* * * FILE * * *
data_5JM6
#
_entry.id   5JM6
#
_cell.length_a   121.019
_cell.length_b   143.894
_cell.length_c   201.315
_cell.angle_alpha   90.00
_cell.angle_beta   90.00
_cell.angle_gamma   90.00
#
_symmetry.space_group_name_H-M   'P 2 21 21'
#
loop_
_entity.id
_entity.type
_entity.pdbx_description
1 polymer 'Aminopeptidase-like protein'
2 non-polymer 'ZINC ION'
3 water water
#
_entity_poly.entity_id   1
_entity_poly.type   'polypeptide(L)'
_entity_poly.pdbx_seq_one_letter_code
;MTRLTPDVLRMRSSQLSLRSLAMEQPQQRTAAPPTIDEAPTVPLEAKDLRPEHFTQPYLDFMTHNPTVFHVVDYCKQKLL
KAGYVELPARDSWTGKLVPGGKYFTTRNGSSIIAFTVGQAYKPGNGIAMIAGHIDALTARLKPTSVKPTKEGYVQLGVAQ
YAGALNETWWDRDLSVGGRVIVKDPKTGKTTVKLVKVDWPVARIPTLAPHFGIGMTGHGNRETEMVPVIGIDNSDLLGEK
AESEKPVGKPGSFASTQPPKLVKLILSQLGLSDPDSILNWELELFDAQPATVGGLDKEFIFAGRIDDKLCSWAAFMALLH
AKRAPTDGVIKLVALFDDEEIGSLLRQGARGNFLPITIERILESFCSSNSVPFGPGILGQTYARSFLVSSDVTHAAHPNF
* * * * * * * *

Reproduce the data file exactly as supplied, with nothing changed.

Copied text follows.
data_5JM6
#
_entry.id   5JM6
#
_cell.length_a   121.019
_cell.length_b   143.894
_cell.length_c   201.315
_cell.angle_alpha   90.00
_cell.angle_beta   90.00
_cell.angle_gamma   90.00
#
_symmetry.space_group_name_H-M   'P 2 21 21'
#
loop_
_entity.id
_entity.type
_entity.pdbx_description
1 polymer 'Aminopeptidase-like protein'
2 non-polymer 'ZINC ION'
3 water water
#
_entity_poly.entity_id   1
_entity_poly.type   'polypeptide(L)'
_entity_poly.pdbx_seq_one_letter_code
;MTRLTPDVLRMRSSQLSLRSLAMEQPQQRTAAPPTIDEAPTVPLEAKDLRPEHFTQPYLDFMTHNPTVFHVVDYCKQKLL
KAGYVELPARDSWTGKLVPGGKYFTTRNGSSIIAFTVGQAYKPGNGIAMIAGHIDALTARLKPTSVKPTKEGYVQLGVAQ
YAGALNETWWDRDLSVGGRVIVKDPKTGKTTVKLVKVDWPVARIPTLAPHFGIGMTGHGNRETEMVPVIGIDNSDLLGEK
AESEKPVGKPGSFASTQPPKLVKLILSQLGLSDPDSILNWELELFDAQPATVGGLDKEFIFAGRIDDKLCSWAAFMALLH
AKRAPTDGVIKLVALFDDEEIGSLLRQGARGNFLPITIERILESFCSSNSVPFGPGILGQTYARSFLVSSDVTHAAHPNF